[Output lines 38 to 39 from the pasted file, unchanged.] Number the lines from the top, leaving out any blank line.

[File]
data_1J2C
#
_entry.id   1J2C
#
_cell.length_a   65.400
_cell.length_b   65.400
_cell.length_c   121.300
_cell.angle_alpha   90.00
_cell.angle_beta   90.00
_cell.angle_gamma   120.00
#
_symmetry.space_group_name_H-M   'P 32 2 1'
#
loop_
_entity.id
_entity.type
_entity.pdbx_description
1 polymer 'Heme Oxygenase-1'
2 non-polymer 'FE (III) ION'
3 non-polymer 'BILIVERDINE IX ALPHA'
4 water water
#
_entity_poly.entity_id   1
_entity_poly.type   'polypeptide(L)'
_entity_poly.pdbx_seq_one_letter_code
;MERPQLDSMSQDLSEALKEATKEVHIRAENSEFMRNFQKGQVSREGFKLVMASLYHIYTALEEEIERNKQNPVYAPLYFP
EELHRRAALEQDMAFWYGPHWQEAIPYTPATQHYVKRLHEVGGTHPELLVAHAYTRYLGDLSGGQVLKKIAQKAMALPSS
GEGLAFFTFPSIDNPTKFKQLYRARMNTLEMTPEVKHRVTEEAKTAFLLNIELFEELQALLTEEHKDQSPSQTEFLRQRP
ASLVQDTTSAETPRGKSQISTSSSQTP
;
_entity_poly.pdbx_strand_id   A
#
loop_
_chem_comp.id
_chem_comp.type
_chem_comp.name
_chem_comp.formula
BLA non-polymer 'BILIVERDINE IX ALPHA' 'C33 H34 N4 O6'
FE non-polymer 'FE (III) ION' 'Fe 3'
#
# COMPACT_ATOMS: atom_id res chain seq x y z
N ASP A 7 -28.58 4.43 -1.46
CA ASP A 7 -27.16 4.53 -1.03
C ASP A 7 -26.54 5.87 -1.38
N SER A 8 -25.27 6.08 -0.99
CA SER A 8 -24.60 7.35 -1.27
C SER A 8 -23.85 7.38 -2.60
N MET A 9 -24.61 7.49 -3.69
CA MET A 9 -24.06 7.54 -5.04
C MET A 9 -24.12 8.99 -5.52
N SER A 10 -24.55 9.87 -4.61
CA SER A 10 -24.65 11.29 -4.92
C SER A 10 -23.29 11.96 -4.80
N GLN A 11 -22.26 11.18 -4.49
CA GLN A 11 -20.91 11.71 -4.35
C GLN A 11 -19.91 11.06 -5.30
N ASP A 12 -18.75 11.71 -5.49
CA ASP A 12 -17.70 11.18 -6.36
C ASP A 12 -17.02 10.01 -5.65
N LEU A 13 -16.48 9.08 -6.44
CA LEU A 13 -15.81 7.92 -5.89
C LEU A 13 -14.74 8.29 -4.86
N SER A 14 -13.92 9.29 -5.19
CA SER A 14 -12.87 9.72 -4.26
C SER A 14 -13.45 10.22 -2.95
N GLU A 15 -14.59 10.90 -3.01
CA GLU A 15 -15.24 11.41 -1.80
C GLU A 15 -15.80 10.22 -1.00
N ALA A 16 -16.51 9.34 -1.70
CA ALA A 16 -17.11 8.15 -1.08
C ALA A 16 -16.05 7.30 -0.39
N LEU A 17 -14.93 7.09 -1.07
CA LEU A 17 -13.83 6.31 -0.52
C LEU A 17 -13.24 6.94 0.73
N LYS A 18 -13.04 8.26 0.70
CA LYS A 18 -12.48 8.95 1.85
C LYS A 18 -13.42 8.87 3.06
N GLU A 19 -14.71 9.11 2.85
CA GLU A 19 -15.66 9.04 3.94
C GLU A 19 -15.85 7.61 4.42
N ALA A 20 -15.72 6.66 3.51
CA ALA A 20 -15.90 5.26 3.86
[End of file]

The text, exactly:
BLA non-polymer 'BILIVERDINE IX ALPHA' 'C33 H34 N4 O6'
FE non-polymer 'FE (III) ION' 'Fe 3'